The Cool Girl’s Guide to the Fodmap Diet: Everything You Need to Get Savvy about (and Beat!) Digestive Issues – For Life

Hey, cool girl! Ever been told or think you might have an irritable bowel or IBS? It’s no joke. You’ll find yourself bloated and squeezing into pants that constantly need to be unbuttoned, living in oversized shirts, rushing to the bathroom, and sometimes, even curled up in a ball on the floor in pain. And, the most frustrating part of it all? Chances are you don’t even really know why.

If digestive issues are (unfortunately) your thing and you’re ready to make healthy happen, the Low FODMAP approach to eating might be exactly what your body needs.

Dr. Kristen Bentson brings her fresh perspective on how to live fabulously while managing digestive symptoms naturally with the Low FODMAP Diet. She covers all the topics people with sensitive digestive systems want to hear about the most including: how to get started with the Low FODMAP Diet, finding relief with the elimination phase, how to challenge and reintroduce high FODMAP foods, what to eat when eating out, easy to follow tips for meal planning and food preparation, and total body wellness strategies. You’ll learn how to feel cooler, confident, healthier, and better.

Plus, she includes over 50 Elimination Phase Recipes (with accompanying pictures!) and Challenge Phase Go-To Food Ideas. With these simple and easy low FODMAP meals, you’ve got a delicious opportunity to get your body working for you again. Change Your Meals, Change Your Life! Let’s get started.

Reblogged 1 month ago from www.amazon.com

Fat Talk: What Girls and Their Parents Say about Dieting

Teen-aged girls hate their bodies and diet obsessively, or so we hear. News stories and reports of survey research often claim that as many as three girls in five are on a diet at any given time, and they grimly suggest that many are “at risk” for eating disorders. But how much can we believe these frightening stories? What do teenagers mean when they say they are dieting?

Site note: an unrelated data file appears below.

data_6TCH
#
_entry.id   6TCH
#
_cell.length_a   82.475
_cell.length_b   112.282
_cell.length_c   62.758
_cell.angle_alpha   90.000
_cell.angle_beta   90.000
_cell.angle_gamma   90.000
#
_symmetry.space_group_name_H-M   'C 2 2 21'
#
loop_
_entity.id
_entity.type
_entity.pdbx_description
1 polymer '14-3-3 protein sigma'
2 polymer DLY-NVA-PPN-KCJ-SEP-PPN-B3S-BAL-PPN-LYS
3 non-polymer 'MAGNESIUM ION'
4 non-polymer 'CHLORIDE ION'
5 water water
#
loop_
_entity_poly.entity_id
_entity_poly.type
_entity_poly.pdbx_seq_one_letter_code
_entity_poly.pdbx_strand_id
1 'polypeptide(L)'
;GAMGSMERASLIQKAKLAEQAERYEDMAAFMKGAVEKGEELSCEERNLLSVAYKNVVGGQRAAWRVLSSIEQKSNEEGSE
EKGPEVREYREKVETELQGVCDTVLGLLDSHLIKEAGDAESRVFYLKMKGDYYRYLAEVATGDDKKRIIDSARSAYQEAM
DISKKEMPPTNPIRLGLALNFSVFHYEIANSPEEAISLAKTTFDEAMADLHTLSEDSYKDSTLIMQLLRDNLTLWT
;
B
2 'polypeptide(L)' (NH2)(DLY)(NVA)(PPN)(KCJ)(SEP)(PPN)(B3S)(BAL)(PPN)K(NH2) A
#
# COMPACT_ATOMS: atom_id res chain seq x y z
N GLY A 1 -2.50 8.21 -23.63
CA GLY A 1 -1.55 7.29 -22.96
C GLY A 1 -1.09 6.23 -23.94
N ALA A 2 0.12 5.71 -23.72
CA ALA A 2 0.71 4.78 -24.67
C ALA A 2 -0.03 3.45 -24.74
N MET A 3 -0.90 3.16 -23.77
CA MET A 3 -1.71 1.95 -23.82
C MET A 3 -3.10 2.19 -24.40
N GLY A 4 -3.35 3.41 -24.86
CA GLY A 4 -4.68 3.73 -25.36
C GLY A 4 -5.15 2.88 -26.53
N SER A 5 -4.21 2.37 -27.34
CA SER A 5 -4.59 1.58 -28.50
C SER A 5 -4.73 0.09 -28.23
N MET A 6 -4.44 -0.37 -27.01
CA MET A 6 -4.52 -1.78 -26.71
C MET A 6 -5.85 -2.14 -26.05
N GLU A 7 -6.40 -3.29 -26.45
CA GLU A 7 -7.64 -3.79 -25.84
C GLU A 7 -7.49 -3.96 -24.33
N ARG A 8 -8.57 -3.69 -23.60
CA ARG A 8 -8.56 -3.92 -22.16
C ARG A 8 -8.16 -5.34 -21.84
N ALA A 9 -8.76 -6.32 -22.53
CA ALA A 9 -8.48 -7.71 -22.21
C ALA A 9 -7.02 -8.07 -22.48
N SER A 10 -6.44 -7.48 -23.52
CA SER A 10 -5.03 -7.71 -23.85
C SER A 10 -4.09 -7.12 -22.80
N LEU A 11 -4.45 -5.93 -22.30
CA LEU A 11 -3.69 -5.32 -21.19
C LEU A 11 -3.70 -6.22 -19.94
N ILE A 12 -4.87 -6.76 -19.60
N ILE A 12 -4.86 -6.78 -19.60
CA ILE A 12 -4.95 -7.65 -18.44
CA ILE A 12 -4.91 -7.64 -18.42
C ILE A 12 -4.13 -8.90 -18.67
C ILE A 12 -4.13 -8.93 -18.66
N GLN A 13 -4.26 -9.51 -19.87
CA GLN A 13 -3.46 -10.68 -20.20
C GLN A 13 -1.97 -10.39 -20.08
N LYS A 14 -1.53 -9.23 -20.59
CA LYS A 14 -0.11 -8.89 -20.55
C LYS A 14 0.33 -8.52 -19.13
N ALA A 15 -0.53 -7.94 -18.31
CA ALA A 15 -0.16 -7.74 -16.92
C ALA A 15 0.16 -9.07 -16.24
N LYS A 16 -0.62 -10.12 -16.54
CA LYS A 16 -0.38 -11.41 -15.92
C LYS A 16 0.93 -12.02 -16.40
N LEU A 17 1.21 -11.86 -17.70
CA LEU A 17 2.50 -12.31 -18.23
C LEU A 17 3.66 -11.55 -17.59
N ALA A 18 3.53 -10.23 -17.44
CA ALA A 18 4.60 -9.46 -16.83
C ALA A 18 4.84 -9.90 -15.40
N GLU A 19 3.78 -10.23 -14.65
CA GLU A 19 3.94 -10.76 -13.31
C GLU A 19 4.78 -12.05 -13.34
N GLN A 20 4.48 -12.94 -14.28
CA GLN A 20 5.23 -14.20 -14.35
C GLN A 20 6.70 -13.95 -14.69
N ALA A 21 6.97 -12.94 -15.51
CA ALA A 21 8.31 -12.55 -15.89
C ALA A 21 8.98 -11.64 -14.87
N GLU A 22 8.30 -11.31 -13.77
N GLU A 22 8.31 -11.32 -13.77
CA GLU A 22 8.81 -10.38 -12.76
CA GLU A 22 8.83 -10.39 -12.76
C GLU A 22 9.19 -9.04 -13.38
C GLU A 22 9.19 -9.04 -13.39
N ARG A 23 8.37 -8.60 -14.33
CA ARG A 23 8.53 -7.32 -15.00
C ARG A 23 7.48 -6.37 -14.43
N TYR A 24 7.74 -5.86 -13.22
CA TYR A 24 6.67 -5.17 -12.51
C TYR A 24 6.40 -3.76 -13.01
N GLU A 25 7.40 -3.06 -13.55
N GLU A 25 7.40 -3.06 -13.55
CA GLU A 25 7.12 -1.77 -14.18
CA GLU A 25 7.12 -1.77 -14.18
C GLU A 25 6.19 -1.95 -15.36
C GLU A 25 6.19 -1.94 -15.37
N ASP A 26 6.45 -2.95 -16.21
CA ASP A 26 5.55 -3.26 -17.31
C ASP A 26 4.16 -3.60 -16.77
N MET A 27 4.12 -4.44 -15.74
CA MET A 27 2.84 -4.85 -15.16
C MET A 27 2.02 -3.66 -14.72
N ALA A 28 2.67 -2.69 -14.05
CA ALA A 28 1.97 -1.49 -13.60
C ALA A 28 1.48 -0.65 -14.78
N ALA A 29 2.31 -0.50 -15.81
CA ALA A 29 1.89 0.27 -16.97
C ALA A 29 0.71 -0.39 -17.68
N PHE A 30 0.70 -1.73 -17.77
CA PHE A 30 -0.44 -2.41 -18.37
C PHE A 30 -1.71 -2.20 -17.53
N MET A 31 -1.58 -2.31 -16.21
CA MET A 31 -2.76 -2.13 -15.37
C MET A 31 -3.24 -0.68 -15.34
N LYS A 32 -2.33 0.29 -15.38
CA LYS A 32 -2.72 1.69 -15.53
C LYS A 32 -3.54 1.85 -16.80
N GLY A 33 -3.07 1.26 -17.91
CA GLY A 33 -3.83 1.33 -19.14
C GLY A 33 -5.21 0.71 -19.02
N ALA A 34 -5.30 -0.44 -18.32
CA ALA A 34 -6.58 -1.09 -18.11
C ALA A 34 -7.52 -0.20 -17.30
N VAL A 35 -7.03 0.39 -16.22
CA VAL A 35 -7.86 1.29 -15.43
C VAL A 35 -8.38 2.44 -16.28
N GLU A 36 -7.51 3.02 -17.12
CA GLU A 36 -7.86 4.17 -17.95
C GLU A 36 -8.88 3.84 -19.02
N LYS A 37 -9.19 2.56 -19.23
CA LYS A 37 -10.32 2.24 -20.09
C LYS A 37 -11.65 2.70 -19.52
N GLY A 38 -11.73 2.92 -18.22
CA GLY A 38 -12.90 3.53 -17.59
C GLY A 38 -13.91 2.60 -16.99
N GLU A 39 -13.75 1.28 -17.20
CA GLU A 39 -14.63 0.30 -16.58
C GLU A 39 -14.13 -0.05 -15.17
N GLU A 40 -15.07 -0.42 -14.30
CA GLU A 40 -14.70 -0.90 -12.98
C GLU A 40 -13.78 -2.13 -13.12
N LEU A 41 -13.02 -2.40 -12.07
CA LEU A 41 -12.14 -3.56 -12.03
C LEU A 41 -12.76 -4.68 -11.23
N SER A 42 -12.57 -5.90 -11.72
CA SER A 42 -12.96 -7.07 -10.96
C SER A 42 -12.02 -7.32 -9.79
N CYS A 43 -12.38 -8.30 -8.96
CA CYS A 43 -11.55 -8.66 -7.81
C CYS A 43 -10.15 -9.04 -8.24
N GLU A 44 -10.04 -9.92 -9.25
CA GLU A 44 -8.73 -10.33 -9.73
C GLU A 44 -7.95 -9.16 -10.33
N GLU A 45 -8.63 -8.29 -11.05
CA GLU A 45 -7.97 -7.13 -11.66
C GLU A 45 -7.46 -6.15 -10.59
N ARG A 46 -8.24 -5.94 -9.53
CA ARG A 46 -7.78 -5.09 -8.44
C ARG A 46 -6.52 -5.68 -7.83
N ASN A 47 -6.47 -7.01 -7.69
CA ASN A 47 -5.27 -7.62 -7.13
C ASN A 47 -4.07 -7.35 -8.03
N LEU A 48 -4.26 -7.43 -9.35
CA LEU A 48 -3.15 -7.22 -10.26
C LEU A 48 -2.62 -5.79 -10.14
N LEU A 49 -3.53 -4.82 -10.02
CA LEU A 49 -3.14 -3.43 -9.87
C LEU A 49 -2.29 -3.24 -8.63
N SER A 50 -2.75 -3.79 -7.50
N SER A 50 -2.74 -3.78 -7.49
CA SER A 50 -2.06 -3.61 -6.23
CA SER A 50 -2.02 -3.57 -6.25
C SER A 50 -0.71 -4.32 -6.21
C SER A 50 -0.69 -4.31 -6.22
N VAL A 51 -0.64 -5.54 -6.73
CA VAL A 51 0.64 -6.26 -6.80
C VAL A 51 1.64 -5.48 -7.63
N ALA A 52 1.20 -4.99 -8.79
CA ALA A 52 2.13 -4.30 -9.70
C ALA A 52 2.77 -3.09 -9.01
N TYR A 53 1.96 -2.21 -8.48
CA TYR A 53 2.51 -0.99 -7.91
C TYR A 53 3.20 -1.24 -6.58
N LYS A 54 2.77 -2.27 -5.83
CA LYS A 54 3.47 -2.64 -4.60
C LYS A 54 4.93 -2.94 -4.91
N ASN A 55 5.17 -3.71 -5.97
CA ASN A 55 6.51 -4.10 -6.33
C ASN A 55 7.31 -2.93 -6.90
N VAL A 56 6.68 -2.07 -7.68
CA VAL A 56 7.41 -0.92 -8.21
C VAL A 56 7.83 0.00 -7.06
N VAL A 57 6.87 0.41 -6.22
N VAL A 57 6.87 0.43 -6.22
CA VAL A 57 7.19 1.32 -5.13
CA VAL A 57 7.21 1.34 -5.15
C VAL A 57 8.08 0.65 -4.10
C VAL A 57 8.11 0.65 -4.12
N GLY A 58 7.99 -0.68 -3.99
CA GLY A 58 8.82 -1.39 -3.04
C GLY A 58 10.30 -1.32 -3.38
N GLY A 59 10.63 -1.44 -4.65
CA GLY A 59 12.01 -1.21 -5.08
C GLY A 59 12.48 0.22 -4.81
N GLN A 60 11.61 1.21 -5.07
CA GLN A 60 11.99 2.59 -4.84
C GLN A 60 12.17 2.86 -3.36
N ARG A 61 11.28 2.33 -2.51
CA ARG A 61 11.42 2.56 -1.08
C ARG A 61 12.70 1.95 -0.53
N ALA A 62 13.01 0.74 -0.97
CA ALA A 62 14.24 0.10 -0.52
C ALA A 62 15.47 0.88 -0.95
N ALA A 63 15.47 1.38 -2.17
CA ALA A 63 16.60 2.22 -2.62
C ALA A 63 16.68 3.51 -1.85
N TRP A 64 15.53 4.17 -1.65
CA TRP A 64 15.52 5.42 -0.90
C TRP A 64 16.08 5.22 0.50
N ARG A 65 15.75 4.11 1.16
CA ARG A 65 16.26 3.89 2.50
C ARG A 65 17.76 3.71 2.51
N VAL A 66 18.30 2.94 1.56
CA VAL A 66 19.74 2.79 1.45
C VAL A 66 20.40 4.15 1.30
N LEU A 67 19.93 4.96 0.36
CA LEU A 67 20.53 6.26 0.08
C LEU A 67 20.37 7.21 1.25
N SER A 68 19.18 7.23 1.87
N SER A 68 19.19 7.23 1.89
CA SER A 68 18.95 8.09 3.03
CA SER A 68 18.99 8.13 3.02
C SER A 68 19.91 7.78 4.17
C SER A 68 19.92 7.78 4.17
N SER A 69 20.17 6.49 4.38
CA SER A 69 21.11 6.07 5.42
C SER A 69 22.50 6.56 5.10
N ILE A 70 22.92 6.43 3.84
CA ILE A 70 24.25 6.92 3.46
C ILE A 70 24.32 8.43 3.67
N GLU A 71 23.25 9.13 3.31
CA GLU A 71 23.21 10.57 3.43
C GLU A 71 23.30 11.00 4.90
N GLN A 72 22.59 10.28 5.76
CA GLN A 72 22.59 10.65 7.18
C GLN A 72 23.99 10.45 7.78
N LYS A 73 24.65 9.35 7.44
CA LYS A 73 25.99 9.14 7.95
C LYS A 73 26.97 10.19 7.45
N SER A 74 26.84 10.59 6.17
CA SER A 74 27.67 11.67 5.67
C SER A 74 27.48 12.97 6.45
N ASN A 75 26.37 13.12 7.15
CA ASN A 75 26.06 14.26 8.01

Anthropologist Mimi Nichter spent three years interviewing middle school and high school girls—lower-middle to middle class, white, black, and Latina—about their feelings concerning appearance, their eating habits, and dieting. In Fat Talk, she tells us what the girls told her, and explores the influence of peers, family, and the media on girls’ sense of self. Letting girls speak for themselves, she gives us the human side of survey statistics.

Most of the white girls in her study disliked something about their bodies and knew all too well that they did not look like the envied, hated “perfect girl.” But they did not diet so much as talk about dieting. Nichter wryly argues—in fact some of the girls as much as tell her—that “fat talk” is a kind of social ritual among friends, a way of being, or creating solidarity. It allows the girls to show that they are concerned about their weight, but it lessens the urgency to do anything about it, other than diet from breakfast to lunch. Nichter concludes that if anything, girls are watching their weight and what they eat, as well as trying to get some exercise and eat “healthfully” in a way that sounds much less disturbing than stories about the epidemic of eating disorders among American girls.

Black girls, Nichter learned, escape the weight obsession and the “fat talk” that is so pervasive among white girls. The African-American girls she talked with were much more satisfied with their bodies than were the white girls. For them, beauty was a matter of projecting attitude (“’tude”) and moving with confidence and style.

Fat Talk takes the reader into the lives of girls as daughters, providing insights into how parents talk to their teenagers about their changing bodies. The black girls admired their mothers’ strength; the white girls described their mothers’ own “fat talk,” their fathers’ uncomfortable teasing, and the way they and their mothers sometimes dieted together to escape the family “curse”—flabby thighs, ample hips. Moving beyond negative stereotypes of mother–daughter relationships, Nichter sensitively examines the issues and struggles that mothers face in bringing up their daughters, particularly in relation to body image, and considers how they can help their daughters move beyond rigid and stereotyped images of ideal beauty.

Product Features

  • Used Book in Good Condition

Reblogged 4 years ago from www.amazon.com

Fitness And Bodybuilding Fitness Gabriela Model talks about golf and swims in her bikini

http://www.youtube.com/watch?v=B0-bBahY2p0

Mechanic, despite what many might think, Mechanic is well known across hundreds of nations all over the world. Mechanic has been around for several centuries…

Reblogged 4 years ago from www.youtube.com